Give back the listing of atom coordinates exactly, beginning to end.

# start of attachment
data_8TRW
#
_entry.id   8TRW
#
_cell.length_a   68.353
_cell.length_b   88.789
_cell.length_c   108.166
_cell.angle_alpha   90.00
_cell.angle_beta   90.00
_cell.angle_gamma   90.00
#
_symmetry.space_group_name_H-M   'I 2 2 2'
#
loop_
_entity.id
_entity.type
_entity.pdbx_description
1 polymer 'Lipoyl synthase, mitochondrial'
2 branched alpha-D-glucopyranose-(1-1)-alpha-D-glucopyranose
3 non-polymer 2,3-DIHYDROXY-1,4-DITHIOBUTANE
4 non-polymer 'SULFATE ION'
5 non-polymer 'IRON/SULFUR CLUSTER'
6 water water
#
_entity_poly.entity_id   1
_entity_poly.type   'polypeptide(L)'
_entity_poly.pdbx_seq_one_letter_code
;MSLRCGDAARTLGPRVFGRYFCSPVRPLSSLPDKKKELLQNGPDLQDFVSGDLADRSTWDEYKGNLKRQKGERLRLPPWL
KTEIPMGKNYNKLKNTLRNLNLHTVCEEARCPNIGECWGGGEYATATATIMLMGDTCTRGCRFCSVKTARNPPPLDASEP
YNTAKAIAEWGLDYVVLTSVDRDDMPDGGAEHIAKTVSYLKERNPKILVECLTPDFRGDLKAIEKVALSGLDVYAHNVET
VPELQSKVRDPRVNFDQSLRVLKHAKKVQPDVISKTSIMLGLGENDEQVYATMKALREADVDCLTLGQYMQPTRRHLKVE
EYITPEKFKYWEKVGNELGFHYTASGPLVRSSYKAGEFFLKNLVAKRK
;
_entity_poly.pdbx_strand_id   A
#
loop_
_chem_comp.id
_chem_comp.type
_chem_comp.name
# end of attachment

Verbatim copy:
data_8TRW
#
_entry.id   8TRW
#
_cell.length_a   68.353
_cell.length_b   88.789
_cell.length_c   108.166
_cell.angle_alpha   90.00
_cell.angle_beta   90.00
_cell.angle_gamma   90.00
#
_symmetry.space_group_name_H-M   'I 2 2 2'
#
loop_
_entity.id
_entity.type
_entity.pdbx_description
1 polymer 'Lipoyl synthase, mitochondrial'
2 branched alpha-D-glucopyranose-(1-1)-alpha-D-glucopyranose
3 non-polymer 2,3-DIHYDROXY-1,4-DITHIOBUTANE
4 non-polymer 'SULFATE ION'
5 non-polymer 'IRON/SULFUR CLUSTER'
6 water water
#
_entity_poly.entity_id   1
_entity_poly.type   'polypeptide(L)'
_entity_poly.pdbx_seq_one_letter_code
;MSLRCGDAARTLGPRVFGRYFCSPVRPLSSLPDKKKELLQNGPDLQDFVSGDLADRSTWDEYKGNLKRQKGERLRLPPWL
KTEIPMGKNYNKLKNTLRNLNLHTVCEEARCPNIGECWGGGEYATATATIMLMGDTCTRGCRFCSVKTARNPPPLDASEP
YNTAKAIAEWGLDYVVLTSVDRDDMPDGGAEHIAKTVSYLKERNPKILVECLTPDFRGDLKAIEKVALSGLDVYAHNVET
VPELQSKVRDPRVNFDQSLRVLKHAKKVQPDVISKTSIMLGLGENDEQVYATMKALREADVDCLTLGQYMQPTRRHLKVE
EYITPEKFKYWEKVGNELGFHYTASGPLVRSSYKAGEFFLKNLVAKRK
;
_entity_poly.pdbx_strand_id   A
#
loop_
_chem_comp.id
_chem_comp.type
_chem_comp.name